Is Your Child at Risk from Sleep-Disordered Breathing?

​Does your child snore? A screening questionnaire used by anesthesia professionals may help identify undetected sleep-disordered breathing issues that could put your child at risk during surgery.

"Parents are oftern unaware of the potential problems related to their child's snoring. Recognition of this condition is of utmost importance, as children have died after routine tonsillectomies after receiving too much pain medication," says Karrey L. Terry, CRNA, DNP, lead author and researcher on a quality improvement project involving the Snoring, Trouble Breathing, Un-Refreshed (STBUR) Screening Questionnaire.

If your child's snoring prompts you to answer yes to any of the following questions, it is best to consult with your pediatrician or primary care physician about the possibility of a sleep-disordered breathing issue.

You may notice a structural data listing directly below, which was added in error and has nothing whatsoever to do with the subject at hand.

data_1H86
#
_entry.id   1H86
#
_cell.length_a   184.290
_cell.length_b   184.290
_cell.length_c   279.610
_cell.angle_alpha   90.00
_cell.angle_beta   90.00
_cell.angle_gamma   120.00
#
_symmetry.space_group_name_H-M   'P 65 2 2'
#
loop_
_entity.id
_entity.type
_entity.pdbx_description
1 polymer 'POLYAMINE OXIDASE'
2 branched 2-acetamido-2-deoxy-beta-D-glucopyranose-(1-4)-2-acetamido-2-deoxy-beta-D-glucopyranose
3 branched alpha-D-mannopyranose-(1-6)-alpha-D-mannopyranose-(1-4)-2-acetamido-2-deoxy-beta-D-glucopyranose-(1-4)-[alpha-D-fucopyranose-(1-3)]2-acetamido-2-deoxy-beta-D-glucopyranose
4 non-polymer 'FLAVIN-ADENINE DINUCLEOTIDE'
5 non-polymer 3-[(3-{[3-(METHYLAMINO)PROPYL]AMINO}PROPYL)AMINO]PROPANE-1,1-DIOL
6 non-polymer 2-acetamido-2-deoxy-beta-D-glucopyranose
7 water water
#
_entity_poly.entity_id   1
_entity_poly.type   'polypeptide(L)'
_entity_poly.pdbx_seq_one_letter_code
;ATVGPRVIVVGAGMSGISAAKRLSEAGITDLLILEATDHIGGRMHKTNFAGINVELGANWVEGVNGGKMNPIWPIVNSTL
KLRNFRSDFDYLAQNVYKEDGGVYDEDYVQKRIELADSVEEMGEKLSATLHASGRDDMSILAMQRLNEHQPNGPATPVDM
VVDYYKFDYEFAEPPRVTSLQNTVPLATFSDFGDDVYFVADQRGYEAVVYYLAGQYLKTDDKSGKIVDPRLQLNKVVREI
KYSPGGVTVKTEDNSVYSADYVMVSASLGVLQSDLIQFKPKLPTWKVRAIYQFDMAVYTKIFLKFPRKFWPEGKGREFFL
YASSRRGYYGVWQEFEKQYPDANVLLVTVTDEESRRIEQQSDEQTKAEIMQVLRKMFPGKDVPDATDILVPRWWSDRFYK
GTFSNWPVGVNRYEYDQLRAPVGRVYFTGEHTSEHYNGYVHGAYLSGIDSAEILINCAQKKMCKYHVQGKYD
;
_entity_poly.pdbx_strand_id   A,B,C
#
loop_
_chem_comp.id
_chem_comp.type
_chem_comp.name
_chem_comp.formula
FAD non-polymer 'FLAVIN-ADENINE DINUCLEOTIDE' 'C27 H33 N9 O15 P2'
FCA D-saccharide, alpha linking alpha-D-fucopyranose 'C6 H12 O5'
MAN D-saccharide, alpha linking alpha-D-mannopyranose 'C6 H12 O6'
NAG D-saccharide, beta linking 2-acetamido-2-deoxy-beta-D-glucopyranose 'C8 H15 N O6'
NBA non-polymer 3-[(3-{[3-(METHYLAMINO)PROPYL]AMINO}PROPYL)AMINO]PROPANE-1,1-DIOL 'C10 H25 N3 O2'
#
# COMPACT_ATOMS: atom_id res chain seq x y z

• Does your child snore more than half the time?
  • Does your child snore loudly?
  • Does your child have trouble breathing, or struggle to breathe?
  • Does your child ever stop breathing during the night?
  • Does your child wake up feeling un-refreshed?

The importance of identifying those at risk is paramount: the likelihood of developing a perioperative respiratory adverse event (PRAE) increases three-fold in the presence of any three STBUR symptoms, and by 10-fold when all five symptoms are present.

 

Resources

Press Release
Anesthesia Professionals Key to Identifying Pediatric Patients at Risk for Sleep-Disordered Breathing Prior to Surgery

AANA Journal: "Snoring, Trouble Breathing, Un-Refreshed (STBUR) Screening Questionnaire to Reduce Perioperative Respiratory Adverse Events in Pediatric Surgical Patients: A Quality Improvement Project